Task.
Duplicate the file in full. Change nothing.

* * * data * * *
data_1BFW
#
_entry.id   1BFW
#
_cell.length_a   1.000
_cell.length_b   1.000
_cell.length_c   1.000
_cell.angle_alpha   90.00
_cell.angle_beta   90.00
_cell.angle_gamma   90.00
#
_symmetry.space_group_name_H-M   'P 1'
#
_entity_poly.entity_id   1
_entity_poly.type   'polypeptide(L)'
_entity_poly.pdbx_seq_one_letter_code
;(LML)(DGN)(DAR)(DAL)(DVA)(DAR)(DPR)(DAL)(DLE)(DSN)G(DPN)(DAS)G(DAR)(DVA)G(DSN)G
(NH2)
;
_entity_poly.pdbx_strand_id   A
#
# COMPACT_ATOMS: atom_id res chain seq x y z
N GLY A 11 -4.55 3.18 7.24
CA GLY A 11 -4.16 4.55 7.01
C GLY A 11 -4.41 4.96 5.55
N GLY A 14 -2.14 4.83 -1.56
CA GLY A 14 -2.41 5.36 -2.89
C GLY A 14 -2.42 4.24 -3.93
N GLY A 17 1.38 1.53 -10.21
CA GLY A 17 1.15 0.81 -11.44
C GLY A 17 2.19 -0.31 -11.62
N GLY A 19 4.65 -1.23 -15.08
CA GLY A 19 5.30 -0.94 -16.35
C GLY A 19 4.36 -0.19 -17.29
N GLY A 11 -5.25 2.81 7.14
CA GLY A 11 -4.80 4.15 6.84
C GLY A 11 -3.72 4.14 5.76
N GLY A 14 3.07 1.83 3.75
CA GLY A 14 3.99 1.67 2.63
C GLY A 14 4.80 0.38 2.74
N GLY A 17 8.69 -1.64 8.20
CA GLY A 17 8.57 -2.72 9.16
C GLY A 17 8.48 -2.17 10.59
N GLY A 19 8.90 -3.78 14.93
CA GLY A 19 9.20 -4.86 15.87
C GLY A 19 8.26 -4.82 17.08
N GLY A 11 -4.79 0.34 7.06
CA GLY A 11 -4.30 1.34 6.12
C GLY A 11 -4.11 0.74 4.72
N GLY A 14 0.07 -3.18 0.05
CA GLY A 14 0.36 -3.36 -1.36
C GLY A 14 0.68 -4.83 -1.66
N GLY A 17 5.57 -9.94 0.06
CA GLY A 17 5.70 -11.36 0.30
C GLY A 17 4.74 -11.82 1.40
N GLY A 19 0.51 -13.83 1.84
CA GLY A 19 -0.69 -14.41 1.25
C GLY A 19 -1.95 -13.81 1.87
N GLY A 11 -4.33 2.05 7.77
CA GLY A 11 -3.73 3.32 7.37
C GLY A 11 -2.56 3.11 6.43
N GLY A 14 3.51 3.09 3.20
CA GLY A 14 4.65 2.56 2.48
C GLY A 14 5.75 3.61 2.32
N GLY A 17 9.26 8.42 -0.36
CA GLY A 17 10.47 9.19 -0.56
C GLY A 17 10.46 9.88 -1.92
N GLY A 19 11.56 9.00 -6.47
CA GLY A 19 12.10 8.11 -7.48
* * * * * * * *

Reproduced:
data_1BFW
#
_entry.id   1BFW
#
_cell.length_a   1.000
_cell.length_b   1.000
_cell.length_c   1.000
_cell.angle_alpha   90.00
_cell.angle_beta   90.00
_cell.angle_gamma   90.00
#
_symmetry.space_group_name_H-M   'P 1'
#
_entity_poly.entity_id   1
_entity_poly.type   'polypeptide(L)'
_entity_poly.pdbx_seq_one_letter_code
;(LML)(DGN)(DAR)(DAL)(DVA)(DAR)(DPR)(DAL)(DLE)(DSN)G(DPN)(DAS)G(DAR)(DVA)G(DSN)G
(NH2)
;
_entity_poly.pdbx_strand_id   A
#
# COMPACT_ATOMS: atom_id res chain seq x y z
N GLY A 11 -4.55 3.18 7.24
CA GLY A 11 -4.16 4.55 7.01
C GLY A 11 -4.41 4.96 5.55
N GLY A 14 -2.14 4.83 -1.56
CA GLY A 14 -2.41 5.36 -2.89
C GLY A 14 -2.42 4.24 -3.93
N GLY A 17 1.38 1.53 -10.21
CA GLY A 17 1.15 0.81 -11.44
C GLY A 17 2.19 -0.31 -11.62
N GLY A 19 4.65 -1.23 -15.08
CA GLY A 19 5.30 -0.94 -16.35
C GLY A 19 4.36 -0.19 -17.29
N GLY A 11 -5.25 2.81 7.14
CA GLY A 11 -4.80 4.15 6.84
C GLY A 11 -3.72 4.14 5.76
N GLY A 14 3.07 1.83 3.75
CA GLY A 14 3.99 1.67 2.63
C GLY A 14 4.80 0.38 2.74
N GLY A 17 8.69 -1.64 8.20
CA GLY A 17 8.57 -2.72 9.16
C GLY A 17 8.48 -2.17 10.59
N GLY A 19 8.90 -3.78 14.93
CA GLY A 19 9.20 -4.86 15.87
C GLY A 19 8.26 -4.82 17.08
N GLY A 11 -4.79 0.34 7.06
CA GLY A 11 -4.30 1.34 6.12
C GLY A 11 -4.11 0.74 4.72
N GLY A 14 0.07 -3.18 0.05
CA GLY A 14 0.36 -3.36 -1.36
C GLY A 14 0.68 -4.83 -1.66
N GLY A 17 5.57 -9.94 0.06
CA GLY A 17 5.70 -11.36 0.30
C GLY A 17 4.74 -11.82 1.40
N GLY A 19 0.51 -13.83 1.84
CA GLY A 19 -0.69 -14.41 1.25
C GLY A 19 -1.95 -13.81 1.87
N GLY A 11 -4.33 2.05 7.77
CA GLY A 11 -3.73 3.32 7.37
C GLY A 11 -2.56 3.11 6.43
N GLY A 14 3.51 3.09 3.20
CA GLY A 14 4.65 2.56 2.48
C GLY A 14 5.75 3.61 2.32
N GLY A 17 9.26 8.42 -0.36
CA GLY A 17 10.47 9.19 -0.56
C GLY A 17 10.46 9.88 -1.92
N GLY A 19 11.56 9.00 -6.47
CA GLY A 19 12.10 8.11 -7.48